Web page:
It looks like your asking for quite a bit. I'll leave it up to you to figure out the string manipulation, but I'll show you how to define an operator which executes a series of operations in parallel.

**Step 1: Write a **`fuse`

function

Your fuse function appears to map a single input using multiple functions, which is easy enough to write as follows:

```
//val fuse : seq<('a -> 'b)> -> 'a -> 'b list
let fuse functionList input = [ for f in functionList -> f input]
```

Note that all of your mapping functions need to have the same type.

**Step 2: Define operator to execute functions in parallel**

The standard parallel map function can be written as follows:

```
//val pmap : ('a -> 'b) -> seq<'a> -> 'b array
let pmap f l =
seq [for a in l -> async { return f a } ]
|> Async.Parallel
|> Async.RunSynchronously
```

To my knowledge, `Async.Parallel`

will execute async operations in parallel, where the number of parallel tasks executing at any given time is equal to the number of cores on a machine (someone can correct me if I'm wrong). So on a dual core machine, we should have at most 2 threads running on my machine when this function is called. This is a good thing, since we don't expect any speedup by running more than one thread per core (in fact the extra context switching might slow things down).

We can define an operator `|>>`

in terms of `pmap`

and `fuse`

:

```
//val ( |>> ) : seq<'a> -> seq<('a -> 'b)> -> 'b list array
let (|>>) input functionList = pmap (fuse functionList) input
```

So the `|>>`

operator takes a bunch of inputs and maps them using lots of different outputs. So far, if we put all this together, we get the following (in fsi):

```
> let countOccurrences compareChar source =
source |> Seq.sumBy(fun c -> if c = compareChar then 1 else 0)
let length (s : string) = s.Length
let testData = "Juliet is awesome|Someone should give her a medal".Split('|')
let testOutput =
testData
|>> [length; countOccurrences 'J'; countOccurrences 'o'];;
val countOccurrences : 'a -> seq<'a> -> int
val length : string -> int
val testData : string [] =
[|"Juliet is awesome"; "Someone should give her a medal"|]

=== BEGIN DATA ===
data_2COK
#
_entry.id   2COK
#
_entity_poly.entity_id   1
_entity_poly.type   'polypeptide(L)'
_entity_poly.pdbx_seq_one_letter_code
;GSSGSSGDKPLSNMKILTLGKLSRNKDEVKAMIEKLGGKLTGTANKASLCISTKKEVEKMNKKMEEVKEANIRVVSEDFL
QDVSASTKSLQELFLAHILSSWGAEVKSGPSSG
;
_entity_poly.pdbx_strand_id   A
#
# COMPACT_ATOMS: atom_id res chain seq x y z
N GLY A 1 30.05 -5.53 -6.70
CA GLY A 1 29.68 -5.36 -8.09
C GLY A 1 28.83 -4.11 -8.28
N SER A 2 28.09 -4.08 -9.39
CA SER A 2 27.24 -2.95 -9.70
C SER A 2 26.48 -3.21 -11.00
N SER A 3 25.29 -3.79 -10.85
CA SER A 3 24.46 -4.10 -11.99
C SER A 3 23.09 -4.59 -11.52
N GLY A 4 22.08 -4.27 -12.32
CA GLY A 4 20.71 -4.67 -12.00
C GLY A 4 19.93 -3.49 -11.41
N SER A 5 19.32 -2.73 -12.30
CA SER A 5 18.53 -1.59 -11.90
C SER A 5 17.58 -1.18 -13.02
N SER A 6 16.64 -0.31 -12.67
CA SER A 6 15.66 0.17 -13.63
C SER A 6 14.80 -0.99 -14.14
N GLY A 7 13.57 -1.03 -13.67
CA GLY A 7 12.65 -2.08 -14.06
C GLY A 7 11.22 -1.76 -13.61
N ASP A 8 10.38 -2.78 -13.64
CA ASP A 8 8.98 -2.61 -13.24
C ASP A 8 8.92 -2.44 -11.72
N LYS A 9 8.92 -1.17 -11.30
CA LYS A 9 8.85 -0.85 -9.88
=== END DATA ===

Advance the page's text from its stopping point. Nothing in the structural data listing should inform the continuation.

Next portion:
val testOutput : int list array = [|[17; 1; 1]; [31; 0; 3]|]
```

`testOutput`

contains two elements, both of which were computed in parallel.

**Step 3: Aggregate elements into a single output**

Alright, so now we have partial results represented by each element in our array, and we want to merge our partial results into a single aggregate. I assume each element in the array should be merged the same function, since each element in the input has the same datatype.

Here's a really ugly function I wrote for the job:

```
> let reduceMany f input =
input
|> Seq.reduce (fun acc x -> [for (a, b) in Seq.zip acc x -> f a b ]);;
val reduceMany : ('a -> 'a -> 'a) -> seq<'a list> -> 'a list
> reduceMany (+) testOutput;;
val it : int list = [48; 1; 4]
```

`reduceMany`

takes sequence of n-length sequences, and it returns an n-length array as an output. If you can think of a better way to write this function, be my guest :)

To decode the output above:

- 48 = sum of the lengths of my two input strings. Note the original string was 49 chars, but splitting it on the "|" ate up one char per "|".
- 1 = sum of all instances of 'J' in my input
- 4 = sum of all instances of 'O'.

**Step 4: Put everything together**

```
let pmap f l =
seq [for a in l -> async { return f a } ]
|> Async.Parallel
|> Async.RunSynchronously
let fuse functionList input = [ for f in functionList -> f input]
let (|>>) input functionList = pmap (fuse functionList) input
let reduceMany f input =
input
|> Seq.reduce (fun acc x -> [for (a, b) in Seq.zip acc x -> f a b ])
let countOccurrences compareChar source =
source |> Seq.sumBy(fun c -> if c = compareChar then 1 else 0)
let length (s : string) = s.Length
let testData = "Juliet is awesome|Someone should give her a medal".Split('|')
let testOutput =
testData
|>> [length; countOccurrences 'J'; countOccurrences 'o']
|> reduceMany (+)
```